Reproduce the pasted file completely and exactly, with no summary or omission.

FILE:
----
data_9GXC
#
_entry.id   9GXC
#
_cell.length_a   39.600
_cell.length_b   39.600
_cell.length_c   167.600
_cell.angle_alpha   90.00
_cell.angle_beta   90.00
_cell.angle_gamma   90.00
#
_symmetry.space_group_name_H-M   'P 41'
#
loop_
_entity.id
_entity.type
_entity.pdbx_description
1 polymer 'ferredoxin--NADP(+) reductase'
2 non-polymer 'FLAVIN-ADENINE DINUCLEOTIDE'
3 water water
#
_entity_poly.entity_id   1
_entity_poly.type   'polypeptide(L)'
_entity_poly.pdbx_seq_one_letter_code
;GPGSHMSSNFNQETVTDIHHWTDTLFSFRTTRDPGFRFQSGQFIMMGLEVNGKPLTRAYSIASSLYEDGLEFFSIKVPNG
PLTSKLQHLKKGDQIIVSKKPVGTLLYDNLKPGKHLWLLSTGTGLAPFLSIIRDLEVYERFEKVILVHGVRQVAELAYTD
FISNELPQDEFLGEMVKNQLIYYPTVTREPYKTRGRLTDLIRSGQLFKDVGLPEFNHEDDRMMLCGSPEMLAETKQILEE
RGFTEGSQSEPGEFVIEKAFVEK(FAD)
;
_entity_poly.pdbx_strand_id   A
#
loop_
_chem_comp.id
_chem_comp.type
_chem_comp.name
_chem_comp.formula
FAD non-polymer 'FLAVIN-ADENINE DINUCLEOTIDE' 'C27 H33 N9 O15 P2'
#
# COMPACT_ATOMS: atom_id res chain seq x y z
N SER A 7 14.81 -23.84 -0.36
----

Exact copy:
data_9GXC
#
_entry.id   9GXC
#
_cell.length_a   39.600
_cell.length_b   39.600
_cell.length_c   167.600
_cell.angle_alpha   90.00
_cell.angle_beta   90.00
_cell.angle_gamma   90.00
#
_symmetry.space_group_name_H-M   'P 41'
#
loop_
_entity.id
_entity.type
_entity.pdbx_description
1 polymer 'ferredoxin--NADP(+) reductase'
2 non-polymer 'FLAVIN-ADENINE DINUCLEOTIDE'
3 water water
#
_entity_poly.entity_id   1
_entity_poly.type   'polypeptide(L)'
_entity_poly.pdbx_seq_one_letter_code
;GPGSHMSSNFNQETVTDIHHWTDTLFSFRTTRDPGFRFQSGQFIMMGLEVNGKPLTRAYSIASSLYEDGLEFFSIKVPNG
PLTSKLQHLKKGDQIIVSKKPVGTLLYDNLKPGKHLWLLSTGTGLAPFLSIIRDLEVYERFEKVILVHGVRQVAELAYTD
FISNELPQDEFLGEMVKNQLIYYPTVTREPYKTRGRLTDLIRSGQLFKDVGLPEFNHEDDRMMLCGSPEMLAETKQILEE
RGFTEGSQSEPGEFVIEKAFVEK(FAD)
;
_entity_poly.pdbx_strand_id   A
#
loop_
_chem_comp.id
_chem_comp.type
_chem_comp.name
_chem_comp.formula
FAD non-polymer 'FLAVIN-ADENINE DINUCLEOTIDE' 'C27 H33 N9 O15 P2'
#
# COMPACT_ATOMS: atom_id res chain seq x y z
N SER A 7 14.81 -23.84 -0.36